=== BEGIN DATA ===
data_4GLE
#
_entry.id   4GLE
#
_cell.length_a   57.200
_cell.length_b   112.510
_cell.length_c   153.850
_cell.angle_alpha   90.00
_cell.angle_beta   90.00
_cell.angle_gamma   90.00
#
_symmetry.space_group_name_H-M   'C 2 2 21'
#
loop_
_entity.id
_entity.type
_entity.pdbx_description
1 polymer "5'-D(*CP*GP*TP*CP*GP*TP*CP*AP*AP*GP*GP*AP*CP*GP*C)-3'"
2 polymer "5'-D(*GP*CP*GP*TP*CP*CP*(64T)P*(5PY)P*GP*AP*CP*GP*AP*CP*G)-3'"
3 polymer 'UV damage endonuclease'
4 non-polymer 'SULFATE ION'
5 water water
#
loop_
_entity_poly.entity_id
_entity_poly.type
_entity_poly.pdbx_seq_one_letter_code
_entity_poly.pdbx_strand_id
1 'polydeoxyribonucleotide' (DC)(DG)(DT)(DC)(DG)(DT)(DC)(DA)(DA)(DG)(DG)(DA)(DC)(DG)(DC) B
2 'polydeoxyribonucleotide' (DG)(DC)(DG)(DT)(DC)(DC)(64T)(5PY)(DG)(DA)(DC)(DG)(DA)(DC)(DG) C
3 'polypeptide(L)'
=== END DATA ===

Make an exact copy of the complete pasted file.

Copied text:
data_4GLE
#
_entry.id   4GLE
#
_cell.length_a   57.200
_cell.length_b   112.510
_cell.length_c   153.850
_cell.angle_alpha   90.00
_cell.angle_beta   90.00
_cell.angle_gamma   90.00
#
_symmetry.space_group_name_H-M   'C 2 2 21'
#
loop_
_entity.id
_entity.type
_entity.pdbx_description
1 polymer "5'-D(*CP*GP*TP*CP*GP*TP*CP*AP*AP*GP*GP*AP*CP*GP*C)-3'"
2 polymer "5'-D(*GP*CP*GP*TP*CP*CP*(64T)P*(5PY)P*GP*AP*CP*GP*AP*CP*G)-3'"
3 polymer 'UV damage endonuclease'
4 non-polymer 'SULFATE ION'
5 water water
#
loop_
_entity_poly.entity_id
_entity_poly.type
_entity_poly.pdbx_seq_one_letter_code
_entity_poly.pdbx_strand_id
1 'polydeoxyribonucleotide' (DC)(DG)(DT)(DC)(DG)(DT)(DC)(DA)(DA)(DG)(DG)(DA)(DC)(DG)(DC) B
2 'polydeoxyribonucleotide' (DG)(DC)(DG)(DT)(DC)(DC)(64T)(5PY)(DG)(DA)(DC)(DG)(DA)(DC)(DG) C
3 'polypeptide(L)'